So what do we do? There are two options:

  1. Split your path into two separate trajectories
Trajectory traj1 = drive.trajectoryBuilder(new Pose2d())
  .strafeRight(10)
  .build();

Trajectory traj2 = drive.trajectoryBuilder(traj1.end())
  .forward(5)
  .build();

drive.followTrajectory(traj1);
drive.followTrajectory(traj2);

This method is completely viable and there is nothing wrong with it. However, it will decelerate at the end of each path. So your bot with first strafe right, slow down, stop, and then go forward. It will not smoothly transition from strafing right to going forward. This takes longer as your bot will have to keep stopping and accelerating on each path. Check out the Running Multiple Trajectories section to ensure that you're doing this correctly.

  1. Use spline paths to retain continuity

This is the more optimal method of creating multi-part paths. Spline paths allow you to retain continuity and smoothly transition into other movements. The only quirk is that splines can make odd shapes if you don't understand how to use them correctly. It is highly recommended to run all your paths through a path visualization tool. Check out the TrajectoryBuilder Function List to see all your options.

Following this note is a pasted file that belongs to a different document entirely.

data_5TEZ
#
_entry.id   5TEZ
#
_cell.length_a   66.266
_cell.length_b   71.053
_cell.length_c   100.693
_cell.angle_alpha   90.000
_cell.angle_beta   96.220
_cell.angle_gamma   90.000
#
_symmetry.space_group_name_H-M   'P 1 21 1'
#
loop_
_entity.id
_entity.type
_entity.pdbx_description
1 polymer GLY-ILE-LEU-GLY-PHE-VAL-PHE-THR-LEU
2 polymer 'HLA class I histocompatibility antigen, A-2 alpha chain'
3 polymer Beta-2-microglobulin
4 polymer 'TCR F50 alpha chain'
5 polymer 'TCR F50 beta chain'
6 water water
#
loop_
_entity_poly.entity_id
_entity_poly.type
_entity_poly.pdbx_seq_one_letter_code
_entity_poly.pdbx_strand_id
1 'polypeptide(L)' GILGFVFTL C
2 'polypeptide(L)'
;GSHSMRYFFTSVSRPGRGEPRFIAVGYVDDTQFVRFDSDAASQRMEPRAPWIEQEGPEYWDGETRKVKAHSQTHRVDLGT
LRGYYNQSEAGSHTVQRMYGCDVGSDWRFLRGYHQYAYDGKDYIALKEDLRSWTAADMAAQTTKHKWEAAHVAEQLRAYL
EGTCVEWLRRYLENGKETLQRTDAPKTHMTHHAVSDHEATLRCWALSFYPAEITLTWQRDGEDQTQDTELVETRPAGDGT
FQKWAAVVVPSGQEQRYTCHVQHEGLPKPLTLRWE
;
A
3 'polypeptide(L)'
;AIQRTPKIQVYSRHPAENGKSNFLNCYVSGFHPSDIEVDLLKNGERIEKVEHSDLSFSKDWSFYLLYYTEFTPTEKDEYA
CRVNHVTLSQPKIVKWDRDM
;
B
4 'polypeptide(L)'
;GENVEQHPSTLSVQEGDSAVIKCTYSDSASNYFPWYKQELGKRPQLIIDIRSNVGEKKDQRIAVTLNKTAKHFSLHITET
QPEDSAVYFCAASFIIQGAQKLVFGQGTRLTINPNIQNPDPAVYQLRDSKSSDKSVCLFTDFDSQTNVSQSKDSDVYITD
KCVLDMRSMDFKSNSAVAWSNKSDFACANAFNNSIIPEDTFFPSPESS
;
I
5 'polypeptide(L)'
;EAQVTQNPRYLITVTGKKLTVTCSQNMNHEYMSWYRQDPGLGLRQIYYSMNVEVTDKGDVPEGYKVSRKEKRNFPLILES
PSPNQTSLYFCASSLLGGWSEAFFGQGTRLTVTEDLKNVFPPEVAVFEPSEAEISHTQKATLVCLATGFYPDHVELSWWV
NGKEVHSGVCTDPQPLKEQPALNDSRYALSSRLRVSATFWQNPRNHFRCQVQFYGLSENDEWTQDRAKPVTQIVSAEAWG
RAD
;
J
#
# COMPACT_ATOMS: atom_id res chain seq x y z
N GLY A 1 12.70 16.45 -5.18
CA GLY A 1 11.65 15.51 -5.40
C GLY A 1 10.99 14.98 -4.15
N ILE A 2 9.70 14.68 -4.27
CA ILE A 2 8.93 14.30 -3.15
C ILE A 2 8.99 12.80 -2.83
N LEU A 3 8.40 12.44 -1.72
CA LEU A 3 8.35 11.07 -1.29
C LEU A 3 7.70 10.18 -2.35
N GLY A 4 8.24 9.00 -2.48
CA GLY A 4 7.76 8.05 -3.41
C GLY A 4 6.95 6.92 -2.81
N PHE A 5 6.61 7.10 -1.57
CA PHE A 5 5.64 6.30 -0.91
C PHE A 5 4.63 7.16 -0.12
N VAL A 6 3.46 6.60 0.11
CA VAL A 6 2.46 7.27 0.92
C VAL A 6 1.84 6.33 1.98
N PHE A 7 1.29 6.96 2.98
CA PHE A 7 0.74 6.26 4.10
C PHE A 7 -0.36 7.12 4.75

Trajectory traj = drive.trajectoryBuilder(new Pose2d())
  .splineTo(new Vector2d(x1, y1), heading)
  .splineTo(new Vector2d(x2, y2), heading)
  .build();
Image describing a path preserving continuity through a spline
Spline Goodness. CAD provided by Aman of 3916

# Set Pose Estimate

WARNING

MAKE SURE TO DO THIS BEFORE RUNNING YOUR OWN OPMODES

Before you follow your trajectory in your opmode, your localizer's position has to match up with your motion profile's location. By default, your localizer's position is set to x: 0, y: 0. However, if you define a custom start pose for your motion profile your localizer's location will be out of sync and you will notice weird behavior in your following. Your bot will probably start moving in some random line. This is because the translational/heading PID tries to compensate for this disparity. You won't notice this if you don't have translational/heading PID on.